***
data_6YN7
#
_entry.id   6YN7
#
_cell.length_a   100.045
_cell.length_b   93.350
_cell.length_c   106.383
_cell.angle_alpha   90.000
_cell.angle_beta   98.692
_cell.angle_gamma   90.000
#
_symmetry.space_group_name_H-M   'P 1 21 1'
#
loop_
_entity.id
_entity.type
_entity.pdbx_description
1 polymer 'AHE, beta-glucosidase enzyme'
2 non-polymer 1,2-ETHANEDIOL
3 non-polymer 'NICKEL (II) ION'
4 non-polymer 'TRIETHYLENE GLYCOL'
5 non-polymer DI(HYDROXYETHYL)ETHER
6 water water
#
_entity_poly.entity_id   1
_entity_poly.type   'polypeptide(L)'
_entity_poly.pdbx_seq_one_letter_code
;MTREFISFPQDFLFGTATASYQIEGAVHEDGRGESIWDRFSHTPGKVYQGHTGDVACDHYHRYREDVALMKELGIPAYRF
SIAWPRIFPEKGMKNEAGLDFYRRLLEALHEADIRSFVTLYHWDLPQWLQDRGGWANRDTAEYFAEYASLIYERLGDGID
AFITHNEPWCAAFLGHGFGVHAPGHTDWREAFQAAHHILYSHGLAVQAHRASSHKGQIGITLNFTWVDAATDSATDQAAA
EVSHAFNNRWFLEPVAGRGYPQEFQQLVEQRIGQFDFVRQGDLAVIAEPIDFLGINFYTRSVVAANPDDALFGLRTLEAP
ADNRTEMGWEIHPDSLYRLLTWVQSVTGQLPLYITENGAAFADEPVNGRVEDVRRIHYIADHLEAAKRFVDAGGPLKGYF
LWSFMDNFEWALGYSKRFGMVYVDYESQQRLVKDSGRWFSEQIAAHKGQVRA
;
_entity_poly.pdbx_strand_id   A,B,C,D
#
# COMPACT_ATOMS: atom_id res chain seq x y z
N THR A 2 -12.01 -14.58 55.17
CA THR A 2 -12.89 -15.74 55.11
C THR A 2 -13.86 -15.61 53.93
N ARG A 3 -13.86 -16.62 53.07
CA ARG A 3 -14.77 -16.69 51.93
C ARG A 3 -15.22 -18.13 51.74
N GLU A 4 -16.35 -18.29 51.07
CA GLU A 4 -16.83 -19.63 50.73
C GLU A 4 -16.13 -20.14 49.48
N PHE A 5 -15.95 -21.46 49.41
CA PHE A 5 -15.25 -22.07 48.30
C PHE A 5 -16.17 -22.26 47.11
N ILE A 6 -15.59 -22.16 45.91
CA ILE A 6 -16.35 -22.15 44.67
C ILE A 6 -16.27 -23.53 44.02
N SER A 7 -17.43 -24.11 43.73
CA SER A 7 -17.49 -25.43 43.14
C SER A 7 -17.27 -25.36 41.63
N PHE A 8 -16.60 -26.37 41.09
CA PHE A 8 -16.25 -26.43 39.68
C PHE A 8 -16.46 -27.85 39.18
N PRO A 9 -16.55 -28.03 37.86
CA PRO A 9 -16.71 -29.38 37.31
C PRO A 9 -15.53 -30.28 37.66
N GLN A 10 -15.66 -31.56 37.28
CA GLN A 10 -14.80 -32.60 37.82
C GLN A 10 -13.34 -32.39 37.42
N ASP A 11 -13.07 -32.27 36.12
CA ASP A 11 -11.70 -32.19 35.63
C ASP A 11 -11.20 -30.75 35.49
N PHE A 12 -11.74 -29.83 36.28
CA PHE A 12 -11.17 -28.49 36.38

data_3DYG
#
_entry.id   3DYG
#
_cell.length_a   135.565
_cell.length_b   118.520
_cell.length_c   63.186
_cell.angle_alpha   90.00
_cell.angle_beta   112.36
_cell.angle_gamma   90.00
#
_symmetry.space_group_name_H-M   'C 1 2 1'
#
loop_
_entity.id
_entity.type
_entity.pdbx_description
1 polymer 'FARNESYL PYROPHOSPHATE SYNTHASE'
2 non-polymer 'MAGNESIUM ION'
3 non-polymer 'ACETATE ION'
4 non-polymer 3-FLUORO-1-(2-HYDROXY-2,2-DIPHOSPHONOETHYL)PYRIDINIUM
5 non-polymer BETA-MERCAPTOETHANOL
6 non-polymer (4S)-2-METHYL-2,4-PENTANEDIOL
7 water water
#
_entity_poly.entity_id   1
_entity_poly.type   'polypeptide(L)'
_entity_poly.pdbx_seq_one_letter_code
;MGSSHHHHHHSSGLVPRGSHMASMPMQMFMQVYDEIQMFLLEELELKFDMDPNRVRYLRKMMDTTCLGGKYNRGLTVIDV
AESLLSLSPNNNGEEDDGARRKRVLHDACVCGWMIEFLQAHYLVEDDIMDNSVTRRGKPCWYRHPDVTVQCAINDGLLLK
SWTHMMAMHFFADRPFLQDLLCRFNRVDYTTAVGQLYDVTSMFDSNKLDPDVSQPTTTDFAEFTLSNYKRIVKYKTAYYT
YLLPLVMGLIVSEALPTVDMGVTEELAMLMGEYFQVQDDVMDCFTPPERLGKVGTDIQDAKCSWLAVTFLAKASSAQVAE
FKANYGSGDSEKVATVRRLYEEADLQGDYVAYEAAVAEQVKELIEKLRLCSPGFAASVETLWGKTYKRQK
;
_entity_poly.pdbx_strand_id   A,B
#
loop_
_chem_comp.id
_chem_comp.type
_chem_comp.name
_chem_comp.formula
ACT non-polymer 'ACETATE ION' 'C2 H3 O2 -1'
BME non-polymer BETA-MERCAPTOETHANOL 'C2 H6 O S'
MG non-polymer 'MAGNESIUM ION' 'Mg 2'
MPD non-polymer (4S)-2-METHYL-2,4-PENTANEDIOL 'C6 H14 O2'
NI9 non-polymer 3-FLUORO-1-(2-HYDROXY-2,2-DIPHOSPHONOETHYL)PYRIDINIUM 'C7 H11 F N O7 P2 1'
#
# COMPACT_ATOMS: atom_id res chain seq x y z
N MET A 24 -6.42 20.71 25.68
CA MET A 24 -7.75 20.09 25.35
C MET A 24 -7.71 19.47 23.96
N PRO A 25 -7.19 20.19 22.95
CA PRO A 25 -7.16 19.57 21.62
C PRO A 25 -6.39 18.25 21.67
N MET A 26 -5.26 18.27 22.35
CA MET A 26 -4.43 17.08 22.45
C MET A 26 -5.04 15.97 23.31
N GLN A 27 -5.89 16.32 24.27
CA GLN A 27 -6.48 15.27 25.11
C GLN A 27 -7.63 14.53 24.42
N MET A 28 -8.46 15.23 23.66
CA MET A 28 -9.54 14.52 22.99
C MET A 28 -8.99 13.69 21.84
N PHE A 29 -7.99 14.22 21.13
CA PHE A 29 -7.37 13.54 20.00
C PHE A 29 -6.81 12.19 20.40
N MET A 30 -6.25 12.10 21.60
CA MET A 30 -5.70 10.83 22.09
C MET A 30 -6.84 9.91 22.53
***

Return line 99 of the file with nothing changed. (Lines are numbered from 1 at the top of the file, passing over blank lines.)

AESLLSLSPNNNGEEDDGARRKRVLHDACVCGWMIEFLQAHYLVEDDIMDNSVTRRGKPCWYRHPDVTVQCAINDGLLLK